An Historical Journal of the Transactions at Port Jackson and Norfolk Island, with the Discoveries which have been made in New South Wales and in the Southern Ocean, since the Publication of Phillip's Voyage, complied from the Official Papers, including t
Price: 7,850.00 AUD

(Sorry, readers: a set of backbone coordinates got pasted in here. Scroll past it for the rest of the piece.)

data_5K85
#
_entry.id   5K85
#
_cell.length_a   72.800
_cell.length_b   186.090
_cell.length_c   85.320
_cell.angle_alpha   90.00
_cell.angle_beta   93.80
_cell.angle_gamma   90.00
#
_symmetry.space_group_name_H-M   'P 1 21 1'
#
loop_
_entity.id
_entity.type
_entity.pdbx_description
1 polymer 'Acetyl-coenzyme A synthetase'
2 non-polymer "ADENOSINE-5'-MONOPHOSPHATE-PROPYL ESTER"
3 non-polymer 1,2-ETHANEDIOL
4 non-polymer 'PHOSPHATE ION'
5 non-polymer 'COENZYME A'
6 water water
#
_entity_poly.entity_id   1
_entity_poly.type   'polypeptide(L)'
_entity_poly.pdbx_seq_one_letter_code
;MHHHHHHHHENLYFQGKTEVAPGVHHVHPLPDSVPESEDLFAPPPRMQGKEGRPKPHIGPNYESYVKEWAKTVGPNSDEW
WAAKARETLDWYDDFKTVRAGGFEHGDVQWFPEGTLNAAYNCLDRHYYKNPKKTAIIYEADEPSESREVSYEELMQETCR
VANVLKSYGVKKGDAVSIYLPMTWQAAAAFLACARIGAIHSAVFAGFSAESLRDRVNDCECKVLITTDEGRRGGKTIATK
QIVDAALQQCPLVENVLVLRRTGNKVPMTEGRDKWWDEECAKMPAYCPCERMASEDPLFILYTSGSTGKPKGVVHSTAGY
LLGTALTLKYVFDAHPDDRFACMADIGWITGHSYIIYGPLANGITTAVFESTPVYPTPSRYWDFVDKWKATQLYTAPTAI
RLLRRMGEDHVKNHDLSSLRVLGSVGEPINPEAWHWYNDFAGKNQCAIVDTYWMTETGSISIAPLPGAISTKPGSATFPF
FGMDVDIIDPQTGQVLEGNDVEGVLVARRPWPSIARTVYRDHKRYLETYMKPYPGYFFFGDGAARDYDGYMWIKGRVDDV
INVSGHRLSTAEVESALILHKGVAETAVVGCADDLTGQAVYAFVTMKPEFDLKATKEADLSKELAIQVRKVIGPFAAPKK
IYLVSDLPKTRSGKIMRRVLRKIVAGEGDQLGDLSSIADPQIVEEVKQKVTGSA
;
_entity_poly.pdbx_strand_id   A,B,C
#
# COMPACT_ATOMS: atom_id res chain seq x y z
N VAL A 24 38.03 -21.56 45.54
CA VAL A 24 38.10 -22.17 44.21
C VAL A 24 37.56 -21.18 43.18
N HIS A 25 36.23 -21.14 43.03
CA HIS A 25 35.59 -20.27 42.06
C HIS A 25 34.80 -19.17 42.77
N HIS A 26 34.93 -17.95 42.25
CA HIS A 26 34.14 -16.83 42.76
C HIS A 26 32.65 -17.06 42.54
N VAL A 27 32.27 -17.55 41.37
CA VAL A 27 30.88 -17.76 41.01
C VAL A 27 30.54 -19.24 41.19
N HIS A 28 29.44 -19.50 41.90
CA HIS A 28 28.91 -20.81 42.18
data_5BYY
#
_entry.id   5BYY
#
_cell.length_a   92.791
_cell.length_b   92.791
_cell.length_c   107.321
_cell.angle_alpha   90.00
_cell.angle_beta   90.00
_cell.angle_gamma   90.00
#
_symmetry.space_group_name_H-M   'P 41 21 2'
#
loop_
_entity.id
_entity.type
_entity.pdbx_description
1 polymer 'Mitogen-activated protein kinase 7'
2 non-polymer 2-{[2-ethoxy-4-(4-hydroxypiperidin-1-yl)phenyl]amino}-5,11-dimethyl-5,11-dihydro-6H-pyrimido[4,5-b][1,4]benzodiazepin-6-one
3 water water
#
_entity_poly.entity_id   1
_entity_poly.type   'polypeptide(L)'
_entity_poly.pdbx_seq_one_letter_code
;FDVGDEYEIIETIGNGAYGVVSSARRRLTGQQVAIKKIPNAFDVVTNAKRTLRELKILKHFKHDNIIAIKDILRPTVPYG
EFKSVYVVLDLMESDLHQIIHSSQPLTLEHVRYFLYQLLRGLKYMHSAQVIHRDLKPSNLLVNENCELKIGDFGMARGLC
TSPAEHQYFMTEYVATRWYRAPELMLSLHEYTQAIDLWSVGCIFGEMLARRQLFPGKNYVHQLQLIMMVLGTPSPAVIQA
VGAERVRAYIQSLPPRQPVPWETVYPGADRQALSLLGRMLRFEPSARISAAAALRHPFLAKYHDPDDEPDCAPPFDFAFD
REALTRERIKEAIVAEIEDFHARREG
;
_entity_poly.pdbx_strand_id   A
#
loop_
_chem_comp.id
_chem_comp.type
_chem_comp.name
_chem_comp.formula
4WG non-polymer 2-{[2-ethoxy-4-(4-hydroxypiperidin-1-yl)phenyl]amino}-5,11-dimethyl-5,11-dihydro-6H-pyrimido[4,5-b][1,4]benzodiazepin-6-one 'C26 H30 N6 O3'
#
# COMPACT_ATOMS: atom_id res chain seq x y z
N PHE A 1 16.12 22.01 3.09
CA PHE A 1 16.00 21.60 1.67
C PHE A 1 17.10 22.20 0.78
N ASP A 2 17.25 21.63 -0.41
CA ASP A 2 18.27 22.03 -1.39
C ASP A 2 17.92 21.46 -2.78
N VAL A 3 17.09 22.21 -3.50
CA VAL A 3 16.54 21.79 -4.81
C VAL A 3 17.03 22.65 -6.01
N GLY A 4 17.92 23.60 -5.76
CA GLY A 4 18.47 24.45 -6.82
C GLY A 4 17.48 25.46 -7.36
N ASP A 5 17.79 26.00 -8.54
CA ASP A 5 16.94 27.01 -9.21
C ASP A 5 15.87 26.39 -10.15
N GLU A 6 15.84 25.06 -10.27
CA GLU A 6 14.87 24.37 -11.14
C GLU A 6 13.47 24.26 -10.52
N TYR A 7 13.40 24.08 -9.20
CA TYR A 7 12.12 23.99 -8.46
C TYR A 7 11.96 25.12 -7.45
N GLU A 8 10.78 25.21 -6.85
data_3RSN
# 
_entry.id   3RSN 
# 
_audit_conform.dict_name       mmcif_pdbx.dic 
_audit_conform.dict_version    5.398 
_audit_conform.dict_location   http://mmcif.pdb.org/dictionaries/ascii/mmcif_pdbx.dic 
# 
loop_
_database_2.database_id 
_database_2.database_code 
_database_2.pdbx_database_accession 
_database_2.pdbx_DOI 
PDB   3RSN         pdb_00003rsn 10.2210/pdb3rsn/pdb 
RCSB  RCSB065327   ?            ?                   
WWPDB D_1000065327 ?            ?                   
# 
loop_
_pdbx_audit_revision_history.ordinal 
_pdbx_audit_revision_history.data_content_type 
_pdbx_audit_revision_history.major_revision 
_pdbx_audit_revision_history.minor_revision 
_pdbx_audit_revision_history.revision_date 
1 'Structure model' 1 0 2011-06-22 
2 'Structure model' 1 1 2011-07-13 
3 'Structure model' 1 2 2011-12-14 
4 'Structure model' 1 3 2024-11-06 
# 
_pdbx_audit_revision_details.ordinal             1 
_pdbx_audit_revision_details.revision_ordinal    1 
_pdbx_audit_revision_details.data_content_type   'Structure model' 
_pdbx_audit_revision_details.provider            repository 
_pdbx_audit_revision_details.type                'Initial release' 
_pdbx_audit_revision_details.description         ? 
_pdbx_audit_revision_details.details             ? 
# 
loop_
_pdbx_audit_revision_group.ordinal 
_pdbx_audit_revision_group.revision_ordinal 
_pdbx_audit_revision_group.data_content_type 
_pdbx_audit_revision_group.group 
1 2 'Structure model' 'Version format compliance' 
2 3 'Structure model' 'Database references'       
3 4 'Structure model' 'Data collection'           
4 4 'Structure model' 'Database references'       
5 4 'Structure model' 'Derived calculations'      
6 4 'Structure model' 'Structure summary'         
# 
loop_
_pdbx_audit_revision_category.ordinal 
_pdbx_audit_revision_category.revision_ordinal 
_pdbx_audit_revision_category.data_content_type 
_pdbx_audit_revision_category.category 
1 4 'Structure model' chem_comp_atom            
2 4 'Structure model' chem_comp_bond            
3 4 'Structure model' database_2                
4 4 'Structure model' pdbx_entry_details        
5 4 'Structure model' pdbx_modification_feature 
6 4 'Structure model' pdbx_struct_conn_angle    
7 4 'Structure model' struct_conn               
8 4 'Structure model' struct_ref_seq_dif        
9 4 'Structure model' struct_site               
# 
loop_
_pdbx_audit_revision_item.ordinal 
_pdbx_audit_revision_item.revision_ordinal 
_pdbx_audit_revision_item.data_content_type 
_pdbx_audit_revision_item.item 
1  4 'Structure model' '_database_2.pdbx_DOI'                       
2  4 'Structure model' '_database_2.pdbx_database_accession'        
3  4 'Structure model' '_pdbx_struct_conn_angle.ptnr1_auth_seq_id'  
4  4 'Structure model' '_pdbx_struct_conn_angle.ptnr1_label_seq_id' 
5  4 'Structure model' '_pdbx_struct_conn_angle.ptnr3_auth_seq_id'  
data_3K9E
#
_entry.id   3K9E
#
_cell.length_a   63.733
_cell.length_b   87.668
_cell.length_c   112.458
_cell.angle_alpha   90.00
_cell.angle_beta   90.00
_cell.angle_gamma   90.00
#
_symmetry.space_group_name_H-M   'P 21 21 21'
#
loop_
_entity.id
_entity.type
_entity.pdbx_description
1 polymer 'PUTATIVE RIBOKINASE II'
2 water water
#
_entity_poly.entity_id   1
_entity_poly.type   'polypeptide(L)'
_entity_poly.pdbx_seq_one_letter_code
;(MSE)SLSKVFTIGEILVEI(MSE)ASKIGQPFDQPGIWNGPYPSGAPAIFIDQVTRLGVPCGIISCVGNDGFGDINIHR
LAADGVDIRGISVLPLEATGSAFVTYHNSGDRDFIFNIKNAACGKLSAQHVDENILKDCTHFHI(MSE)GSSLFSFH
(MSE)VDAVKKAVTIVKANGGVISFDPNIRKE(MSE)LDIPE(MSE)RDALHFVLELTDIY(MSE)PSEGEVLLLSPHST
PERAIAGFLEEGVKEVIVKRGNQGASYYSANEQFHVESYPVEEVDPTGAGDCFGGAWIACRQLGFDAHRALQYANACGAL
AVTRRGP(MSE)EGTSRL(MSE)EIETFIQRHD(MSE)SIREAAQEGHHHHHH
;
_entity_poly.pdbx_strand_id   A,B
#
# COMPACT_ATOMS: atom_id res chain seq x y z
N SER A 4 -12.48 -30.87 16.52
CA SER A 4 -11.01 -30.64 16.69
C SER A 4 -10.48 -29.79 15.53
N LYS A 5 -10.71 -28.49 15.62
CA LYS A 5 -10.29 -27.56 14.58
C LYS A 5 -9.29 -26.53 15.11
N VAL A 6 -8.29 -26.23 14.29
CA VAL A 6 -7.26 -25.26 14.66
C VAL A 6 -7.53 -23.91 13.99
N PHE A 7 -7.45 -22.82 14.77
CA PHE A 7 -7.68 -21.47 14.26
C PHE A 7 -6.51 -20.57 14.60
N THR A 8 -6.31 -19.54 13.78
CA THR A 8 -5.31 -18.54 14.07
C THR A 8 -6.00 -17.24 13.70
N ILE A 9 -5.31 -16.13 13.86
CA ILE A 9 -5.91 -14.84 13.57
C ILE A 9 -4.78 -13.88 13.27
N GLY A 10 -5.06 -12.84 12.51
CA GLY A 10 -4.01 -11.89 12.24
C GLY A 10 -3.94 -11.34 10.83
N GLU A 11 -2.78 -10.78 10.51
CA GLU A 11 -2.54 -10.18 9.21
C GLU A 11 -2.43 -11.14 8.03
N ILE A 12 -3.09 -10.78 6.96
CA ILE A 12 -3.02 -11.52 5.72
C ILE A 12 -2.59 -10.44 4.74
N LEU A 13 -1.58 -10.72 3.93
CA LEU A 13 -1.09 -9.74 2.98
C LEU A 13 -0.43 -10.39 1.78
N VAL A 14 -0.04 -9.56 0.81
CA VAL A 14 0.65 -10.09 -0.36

London: John Stockdale, 1793. Quarto, with 17 engraved plates, folding maps and charts; a very good copy, a decent size with the often cropped date on the title-page intact, in a modern binding of quarter morocco and marbled boards. First edition of John Hunter's Journal: a foundation book of Australian coastal exploration which, together with Phillip's account, gives the first charting of Sydney Harbour and includes an excellent account of their exploration activities in the environs of Sydney Cove. Hunter's account is a primary source for the early settlement of Norfolk Island, whose first settlement had also been named Sydney (or Sidney) Town in honour of the Home Secretary. Hunter sailed as second captain of HMS Sirius under Phillip for the voyage to Botany Bay. He began his exploration work the day after their arrival, sailing with Phillip and two other officers on a two-day voyage in search of a more suitable place for settlement. To the north of Botany Bay they discovered the full extent of Sydney Harbour, which Hunter described as 'a large opening, or bay, about three leagues and a half to the northward of Cape Banks'. Hunter continued to survey and explore the Harbour (his detailed chart was published in Phillip's Voyage in 1789), as well as making numerous trips to Broken Bay and Pittwater, and into the interior along the Hawkesbury River towards the Blue Mountains. He gives detailed accounts of his various forays into the country, particularly his many interactions with the indigenous people. These accounts are characteristically sympathetic and respectful and sometimes - as in the case of caring for a young Aboriginal girl recovering from smallpox - quite moving. Hunter only left for England in late 1791 after an enforced stay of eleven months on Norfolk Island following the shipwreck of the Sirius there. In England he published this account, and was later recalled to New South Wales in February of 1795 to replace Captain William Paterson as governor in September of that year. The engraved plates and maps, many of the latter from original cartography by Hunter, Dawes and Bradley, are very fine. Of particular note is the plate View of the settlement on Sydney Cove, after a sketch by Hunter, which is the earliest depiction of the town of Sydney, while the image A family of New South Wales, after a drawing by Philip Gidley King, was engraved by William Blake: Bernard Smith noted that "there is no finer pictorial expression of the idea of the noble savage in visual art than Blake's engraving" (European Vision and the South Pacific). Blake began his artistic career as a commercial engraver, having been apprenticed as a 14-year-old in 1772 to the engraver James Basire. In very good condition.